Life in France, Two Years On
The two-year anniversary of our arrival in France came earlier this month and passed without the slightest hint of a bang. A day I’d hoped we’d mark with some kind of celebration – or at least acknowledge – became a day of stress with us viewing two more unsuitable pieces of land (north facing, etc., – the usual) and having heated discussions about a plot we saw a while ago. It’s a plot that I like and think a few compromises are worth it but James is struggling with compromise, period. Maybe he’s right to stand firm. I’ll say no more lest the argument begins again!
Anyway, the fact that it’s been two years is remarkable. Time seems to march on irrespective of what we do. The children grow but so slowly we hardly notice in the day-to-day. Then one day we see the changes. Their bodies are longer and more robust, their language has changed, their expressions, and all the while their personalities stay the same. The evolution is so natural, so inevitable. Their eyes, their energies are the same as the days they were born. It’s a magical thing to facilitate and to witness. They have both adapted so well. DD is as good as bilingual and DS, who is just starting to master English understands pretty much everything that is said to him in French. When he’s ready to start speaking the language, I’m sure he’ll blow us away. By the end of our first year he’d spent more of his little life in this country than his country of birth but it’s been in this second year that he’s been exposed to the language. This time last year I was trying to settle him into creche. A year on he now asks to go. He’s happy there, as DD is happy at her school.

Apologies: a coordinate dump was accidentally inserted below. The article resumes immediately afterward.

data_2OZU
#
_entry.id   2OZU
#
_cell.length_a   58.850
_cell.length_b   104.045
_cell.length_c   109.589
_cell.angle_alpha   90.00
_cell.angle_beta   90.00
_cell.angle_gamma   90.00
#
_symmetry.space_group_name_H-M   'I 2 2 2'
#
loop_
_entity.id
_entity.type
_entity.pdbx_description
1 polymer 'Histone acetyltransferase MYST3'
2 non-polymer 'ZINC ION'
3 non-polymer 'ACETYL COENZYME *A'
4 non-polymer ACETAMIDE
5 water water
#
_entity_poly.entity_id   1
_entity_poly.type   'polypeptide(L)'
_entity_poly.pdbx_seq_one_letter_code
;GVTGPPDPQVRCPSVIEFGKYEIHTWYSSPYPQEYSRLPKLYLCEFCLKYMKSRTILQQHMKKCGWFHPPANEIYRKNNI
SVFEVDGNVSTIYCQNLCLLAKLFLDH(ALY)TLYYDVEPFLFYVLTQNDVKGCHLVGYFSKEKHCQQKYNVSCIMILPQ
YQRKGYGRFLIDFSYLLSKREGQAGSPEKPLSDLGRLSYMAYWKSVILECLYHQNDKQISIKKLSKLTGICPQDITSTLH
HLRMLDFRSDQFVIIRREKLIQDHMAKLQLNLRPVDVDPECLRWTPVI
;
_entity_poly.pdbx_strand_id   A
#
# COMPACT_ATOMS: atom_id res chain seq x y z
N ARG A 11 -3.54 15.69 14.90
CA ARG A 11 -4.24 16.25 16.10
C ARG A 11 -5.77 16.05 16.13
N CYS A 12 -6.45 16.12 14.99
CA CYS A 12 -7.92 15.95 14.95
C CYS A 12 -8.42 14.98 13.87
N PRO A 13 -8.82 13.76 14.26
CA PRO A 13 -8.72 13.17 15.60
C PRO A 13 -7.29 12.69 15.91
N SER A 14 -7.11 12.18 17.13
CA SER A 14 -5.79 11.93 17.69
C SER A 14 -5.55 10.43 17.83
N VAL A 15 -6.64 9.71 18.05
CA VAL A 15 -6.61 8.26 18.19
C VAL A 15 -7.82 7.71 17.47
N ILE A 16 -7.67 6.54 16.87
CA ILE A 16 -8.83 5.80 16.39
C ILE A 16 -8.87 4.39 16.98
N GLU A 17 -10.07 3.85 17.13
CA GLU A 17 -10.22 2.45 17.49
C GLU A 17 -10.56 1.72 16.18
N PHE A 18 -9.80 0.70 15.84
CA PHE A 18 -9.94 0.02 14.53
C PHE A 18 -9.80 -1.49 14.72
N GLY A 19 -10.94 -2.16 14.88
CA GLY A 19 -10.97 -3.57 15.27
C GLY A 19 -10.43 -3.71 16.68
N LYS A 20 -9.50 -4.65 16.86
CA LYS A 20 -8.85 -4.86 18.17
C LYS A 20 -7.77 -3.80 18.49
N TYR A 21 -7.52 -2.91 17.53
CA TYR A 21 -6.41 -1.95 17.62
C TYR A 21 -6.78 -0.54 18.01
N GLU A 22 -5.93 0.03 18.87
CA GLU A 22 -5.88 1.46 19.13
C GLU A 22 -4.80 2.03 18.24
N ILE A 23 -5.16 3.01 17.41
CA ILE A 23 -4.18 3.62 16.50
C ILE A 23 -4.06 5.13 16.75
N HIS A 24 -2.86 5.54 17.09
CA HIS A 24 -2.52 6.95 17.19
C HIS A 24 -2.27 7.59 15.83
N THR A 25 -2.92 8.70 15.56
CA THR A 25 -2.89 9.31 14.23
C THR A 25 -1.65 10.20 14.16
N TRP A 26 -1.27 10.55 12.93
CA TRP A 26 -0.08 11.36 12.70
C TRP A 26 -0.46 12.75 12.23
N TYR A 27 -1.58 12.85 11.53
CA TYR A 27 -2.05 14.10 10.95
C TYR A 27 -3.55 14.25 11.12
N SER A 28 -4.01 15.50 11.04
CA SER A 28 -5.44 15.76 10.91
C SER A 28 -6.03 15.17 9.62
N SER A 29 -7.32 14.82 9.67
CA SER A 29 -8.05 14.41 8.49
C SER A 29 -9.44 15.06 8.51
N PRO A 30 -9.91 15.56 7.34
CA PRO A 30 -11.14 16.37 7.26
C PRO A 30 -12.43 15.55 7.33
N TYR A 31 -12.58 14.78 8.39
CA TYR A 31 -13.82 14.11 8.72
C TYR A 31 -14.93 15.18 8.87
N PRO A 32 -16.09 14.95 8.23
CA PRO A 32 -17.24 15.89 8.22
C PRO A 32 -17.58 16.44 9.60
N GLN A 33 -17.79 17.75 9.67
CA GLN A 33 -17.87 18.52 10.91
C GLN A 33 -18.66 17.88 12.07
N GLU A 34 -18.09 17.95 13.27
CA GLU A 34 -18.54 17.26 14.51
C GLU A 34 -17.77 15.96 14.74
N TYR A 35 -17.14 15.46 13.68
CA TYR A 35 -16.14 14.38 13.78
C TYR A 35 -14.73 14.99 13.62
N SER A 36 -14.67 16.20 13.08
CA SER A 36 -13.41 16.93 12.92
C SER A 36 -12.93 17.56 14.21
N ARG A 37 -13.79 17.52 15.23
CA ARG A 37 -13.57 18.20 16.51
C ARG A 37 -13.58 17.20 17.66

Home-wise we’re a long way from where we wanted to be. And that’s fine. I’m happy with what we have and what we don’t. It’s been a big learning curve for us and we’ve made some sensible decisions and had some lucky escapes from some stupid ones! I know some people just turn up for two weeks and find a house, but that’s not the way it’s working out for us and so be it. Part of me wishes we’d bought 10 years ago, when it was just me and James and we had a full salary to cover repairs. But then I suspect now we’d be stuck up in the mountains with two children, wishing we could be somewhere busier, more accessible, and also wishing we had the money for the new roof we need.
So why haven’t we found anything? Honestly, the state of some of these houses is just depressing. They’re fine if you want something for a few weeks in the summer. No-one cares about an old uninsulated roof when it’s 35 degrees C outside. Likewise, the house’s aspect. A stone East-West or North facing house provides a welcome respite from the sun in July. Not so in winter, where temperatures can fall below freezing and stay that way for weeks. Last winter we had no sun so even the well-position houses felt the cold (and damp) but the first year, while it was cold the sun shone almost every day. With this, one side of the valley stays buried deep in frost while the other basks in the winter sun, where clothes can still be dried, children play, life goes on much as before – but in jumpers and woolly socks.
Any house that ticks our boxes (that’s 8/10 for me and 10/10 for James) comes at a price we can’t afford. Anything we can like is on the market at cost + however much was spent on repairs + imaginary profit. Anything we can afford requires money spending on it to get it how we want it – and by that I’m not trying to win any Home & Garden awards, just to have a liveable house that we can is warm and dry in winter. By the time that money’s factored in we’re back in the range of houses we can’t afford! So there’s that.